I've used it a lot for horses not in work with no ill effects whatever but of course, all horses are different and what suits one won't suit another. They're something like £8 a bag, so not a fortune if she doesn't like them or they don't suit. You can either soak them (they smell wonderful and appetising!) or add them dry, whichever she'd prefer.

If she likes a soft chaff have you tried Graze On, made by Northern Crop Driers but available anywhere? It's lovely and clean, just dried grass and most horses love it; it's the only chaff I will feed now if I have to feed one. http://www.northerncropdriers.co.uk/graze-on.htm

As I said, TGM is the one you need to talk to, she has everything at her fingertips, a mine of information about feeds.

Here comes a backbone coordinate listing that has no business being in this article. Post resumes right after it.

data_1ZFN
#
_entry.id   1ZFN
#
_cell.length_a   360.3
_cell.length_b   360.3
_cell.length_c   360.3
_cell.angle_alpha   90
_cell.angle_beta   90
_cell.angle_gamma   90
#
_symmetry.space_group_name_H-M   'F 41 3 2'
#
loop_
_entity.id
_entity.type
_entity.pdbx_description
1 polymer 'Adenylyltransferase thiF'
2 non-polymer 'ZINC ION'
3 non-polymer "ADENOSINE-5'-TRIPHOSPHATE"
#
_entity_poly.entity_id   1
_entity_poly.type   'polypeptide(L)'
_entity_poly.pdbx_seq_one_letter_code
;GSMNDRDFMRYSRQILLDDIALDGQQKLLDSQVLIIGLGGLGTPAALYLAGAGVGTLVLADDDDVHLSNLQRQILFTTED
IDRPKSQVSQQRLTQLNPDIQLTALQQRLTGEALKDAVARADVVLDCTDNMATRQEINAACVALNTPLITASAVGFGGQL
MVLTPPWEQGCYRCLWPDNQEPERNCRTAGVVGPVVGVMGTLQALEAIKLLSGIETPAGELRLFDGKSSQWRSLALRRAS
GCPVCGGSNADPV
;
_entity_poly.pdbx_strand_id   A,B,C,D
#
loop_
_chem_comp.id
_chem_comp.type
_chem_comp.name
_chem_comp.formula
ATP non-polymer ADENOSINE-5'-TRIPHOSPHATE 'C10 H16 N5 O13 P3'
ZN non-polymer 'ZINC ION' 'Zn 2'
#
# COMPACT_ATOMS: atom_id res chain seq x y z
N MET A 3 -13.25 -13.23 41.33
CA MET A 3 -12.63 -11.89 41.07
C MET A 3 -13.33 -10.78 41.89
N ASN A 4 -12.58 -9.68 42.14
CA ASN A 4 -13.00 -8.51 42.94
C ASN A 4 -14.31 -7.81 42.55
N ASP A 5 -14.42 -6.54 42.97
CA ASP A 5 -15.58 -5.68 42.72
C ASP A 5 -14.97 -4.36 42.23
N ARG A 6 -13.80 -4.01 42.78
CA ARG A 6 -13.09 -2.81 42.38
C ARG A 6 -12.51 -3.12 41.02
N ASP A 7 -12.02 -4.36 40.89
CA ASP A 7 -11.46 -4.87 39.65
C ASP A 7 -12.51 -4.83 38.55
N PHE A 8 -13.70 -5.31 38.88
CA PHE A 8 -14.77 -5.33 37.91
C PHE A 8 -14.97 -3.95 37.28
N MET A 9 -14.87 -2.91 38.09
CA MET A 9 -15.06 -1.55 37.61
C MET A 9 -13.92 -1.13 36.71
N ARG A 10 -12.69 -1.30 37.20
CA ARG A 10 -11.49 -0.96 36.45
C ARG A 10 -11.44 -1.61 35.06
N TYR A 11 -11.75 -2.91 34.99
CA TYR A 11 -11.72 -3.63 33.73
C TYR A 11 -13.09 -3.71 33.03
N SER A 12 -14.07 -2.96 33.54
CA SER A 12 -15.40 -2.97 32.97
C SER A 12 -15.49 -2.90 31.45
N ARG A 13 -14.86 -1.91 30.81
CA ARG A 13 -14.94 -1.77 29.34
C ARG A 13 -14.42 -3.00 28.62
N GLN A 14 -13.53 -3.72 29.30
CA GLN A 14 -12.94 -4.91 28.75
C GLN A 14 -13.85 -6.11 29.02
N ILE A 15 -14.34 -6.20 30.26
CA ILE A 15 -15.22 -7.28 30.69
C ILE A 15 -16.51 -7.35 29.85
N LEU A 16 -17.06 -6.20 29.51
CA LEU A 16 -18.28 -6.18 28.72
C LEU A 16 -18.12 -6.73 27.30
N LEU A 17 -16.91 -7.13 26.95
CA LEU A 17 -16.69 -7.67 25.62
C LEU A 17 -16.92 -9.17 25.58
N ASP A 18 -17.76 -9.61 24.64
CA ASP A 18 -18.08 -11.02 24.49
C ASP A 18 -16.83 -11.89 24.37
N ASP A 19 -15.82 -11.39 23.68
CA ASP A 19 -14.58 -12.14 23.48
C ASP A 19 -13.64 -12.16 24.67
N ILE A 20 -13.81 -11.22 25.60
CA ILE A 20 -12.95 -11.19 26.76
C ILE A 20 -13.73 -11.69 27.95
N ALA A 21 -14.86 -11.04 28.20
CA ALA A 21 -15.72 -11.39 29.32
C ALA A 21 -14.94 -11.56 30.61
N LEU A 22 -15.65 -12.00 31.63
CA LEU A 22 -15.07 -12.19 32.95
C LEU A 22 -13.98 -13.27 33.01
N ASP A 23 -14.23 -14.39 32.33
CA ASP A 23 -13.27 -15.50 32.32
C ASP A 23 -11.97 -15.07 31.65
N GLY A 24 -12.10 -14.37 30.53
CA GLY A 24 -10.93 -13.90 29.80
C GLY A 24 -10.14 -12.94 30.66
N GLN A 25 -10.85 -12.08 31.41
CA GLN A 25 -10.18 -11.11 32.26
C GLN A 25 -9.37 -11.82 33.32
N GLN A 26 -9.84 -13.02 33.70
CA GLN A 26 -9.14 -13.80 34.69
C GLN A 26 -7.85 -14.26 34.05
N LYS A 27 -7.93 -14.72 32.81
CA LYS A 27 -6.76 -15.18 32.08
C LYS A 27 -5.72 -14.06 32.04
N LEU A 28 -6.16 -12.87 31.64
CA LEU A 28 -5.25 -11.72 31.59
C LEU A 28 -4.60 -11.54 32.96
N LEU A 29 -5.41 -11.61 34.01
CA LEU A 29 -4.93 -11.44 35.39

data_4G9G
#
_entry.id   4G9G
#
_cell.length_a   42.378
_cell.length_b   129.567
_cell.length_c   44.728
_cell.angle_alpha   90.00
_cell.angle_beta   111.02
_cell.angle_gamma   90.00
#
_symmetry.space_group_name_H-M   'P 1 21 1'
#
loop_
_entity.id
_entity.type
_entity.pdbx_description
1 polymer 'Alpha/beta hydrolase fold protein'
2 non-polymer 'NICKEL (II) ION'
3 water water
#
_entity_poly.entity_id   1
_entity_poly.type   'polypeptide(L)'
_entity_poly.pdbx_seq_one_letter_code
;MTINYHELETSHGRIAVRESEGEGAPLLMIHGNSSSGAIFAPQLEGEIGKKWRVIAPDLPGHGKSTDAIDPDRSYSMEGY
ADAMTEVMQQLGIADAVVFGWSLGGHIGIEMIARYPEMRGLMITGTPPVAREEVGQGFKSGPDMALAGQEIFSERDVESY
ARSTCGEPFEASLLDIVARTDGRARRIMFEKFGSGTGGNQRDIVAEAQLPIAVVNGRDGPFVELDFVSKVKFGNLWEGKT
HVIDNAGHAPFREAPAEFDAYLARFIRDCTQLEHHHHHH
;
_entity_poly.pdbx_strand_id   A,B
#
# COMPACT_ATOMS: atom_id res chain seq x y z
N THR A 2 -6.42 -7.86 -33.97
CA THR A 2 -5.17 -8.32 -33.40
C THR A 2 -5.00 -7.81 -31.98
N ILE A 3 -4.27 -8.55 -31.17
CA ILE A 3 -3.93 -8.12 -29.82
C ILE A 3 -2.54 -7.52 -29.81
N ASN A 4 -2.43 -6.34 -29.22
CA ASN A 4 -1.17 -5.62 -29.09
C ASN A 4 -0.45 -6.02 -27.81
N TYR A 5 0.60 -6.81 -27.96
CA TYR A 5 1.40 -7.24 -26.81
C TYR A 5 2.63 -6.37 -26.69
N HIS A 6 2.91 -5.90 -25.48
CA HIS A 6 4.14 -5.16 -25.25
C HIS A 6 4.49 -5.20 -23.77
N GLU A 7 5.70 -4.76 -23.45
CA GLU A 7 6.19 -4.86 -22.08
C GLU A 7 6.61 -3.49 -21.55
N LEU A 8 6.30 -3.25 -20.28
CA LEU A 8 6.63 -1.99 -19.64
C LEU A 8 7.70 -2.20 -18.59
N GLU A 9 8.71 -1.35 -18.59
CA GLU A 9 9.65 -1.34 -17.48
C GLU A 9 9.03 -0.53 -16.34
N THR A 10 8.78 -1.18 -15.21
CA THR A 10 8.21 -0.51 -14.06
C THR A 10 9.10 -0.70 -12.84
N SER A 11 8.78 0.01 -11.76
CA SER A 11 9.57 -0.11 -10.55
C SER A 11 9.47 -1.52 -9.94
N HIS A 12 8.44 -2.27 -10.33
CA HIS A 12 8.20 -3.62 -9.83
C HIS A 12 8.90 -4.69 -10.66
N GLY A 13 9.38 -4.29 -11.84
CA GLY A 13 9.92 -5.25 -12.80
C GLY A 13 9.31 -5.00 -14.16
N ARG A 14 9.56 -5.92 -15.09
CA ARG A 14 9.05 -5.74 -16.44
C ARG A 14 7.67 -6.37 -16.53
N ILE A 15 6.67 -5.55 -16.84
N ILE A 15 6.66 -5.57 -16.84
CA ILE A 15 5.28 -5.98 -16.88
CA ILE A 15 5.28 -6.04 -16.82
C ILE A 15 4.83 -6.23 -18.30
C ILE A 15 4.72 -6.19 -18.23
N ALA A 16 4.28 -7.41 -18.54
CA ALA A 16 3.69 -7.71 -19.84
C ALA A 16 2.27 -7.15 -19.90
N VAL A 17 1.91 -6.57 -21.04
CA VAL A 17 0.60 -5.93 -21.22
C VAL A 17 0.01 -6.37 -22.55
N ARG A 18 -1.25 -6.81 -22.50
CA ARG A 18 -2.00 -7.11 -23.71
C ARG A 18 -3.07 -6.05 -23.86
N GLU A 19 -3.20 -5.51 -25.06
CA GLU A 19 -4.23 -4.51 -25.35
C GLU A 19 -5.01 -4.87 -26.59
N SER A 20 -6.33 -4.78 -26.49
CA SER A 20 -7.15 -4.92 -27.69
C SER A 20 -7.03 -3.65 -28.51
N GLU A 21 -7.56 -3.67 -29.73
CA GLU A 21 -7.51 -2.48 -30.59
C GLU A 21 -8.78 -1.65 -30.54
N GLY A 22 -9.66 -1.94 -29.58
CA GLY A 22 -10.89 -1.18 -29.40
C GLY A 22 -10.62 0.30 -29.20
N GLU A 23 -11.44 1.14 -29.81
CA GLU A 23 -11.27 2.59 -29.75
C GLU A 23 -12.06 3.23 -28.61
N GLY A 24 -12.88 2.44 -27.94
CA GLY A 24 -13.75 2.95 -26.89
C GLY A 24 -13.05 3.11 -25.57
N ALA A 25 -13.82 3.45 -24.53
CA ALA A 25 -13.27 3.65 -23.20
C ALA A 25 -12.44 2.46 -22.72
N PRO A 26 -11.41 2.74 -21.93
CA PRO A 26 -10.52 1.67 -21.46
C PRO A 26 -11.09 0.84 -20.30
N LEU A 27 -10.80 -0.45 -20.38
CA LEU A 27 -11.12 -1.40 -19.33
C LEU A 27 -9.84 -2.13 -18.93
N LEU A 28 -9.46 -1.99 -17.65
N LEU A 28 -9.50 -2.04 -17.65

Rana

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QR

I'm also a fan of Graze On - my oldie loves it! I add Soya Oil (from Dodson and Horrel - about £8 for 5 litres). Currently on 1/2 mug per day, but working up to a mug full, as recommended by D+H nutritionist.

My mare is also very fussy, and I was worried she wouldn't eat the oil. She did turn her nose up at first, then ate it overnight (after she'd eaten everything else first!), and has now developed a taste for it - she licks the bowl clean!
 

lucymay9701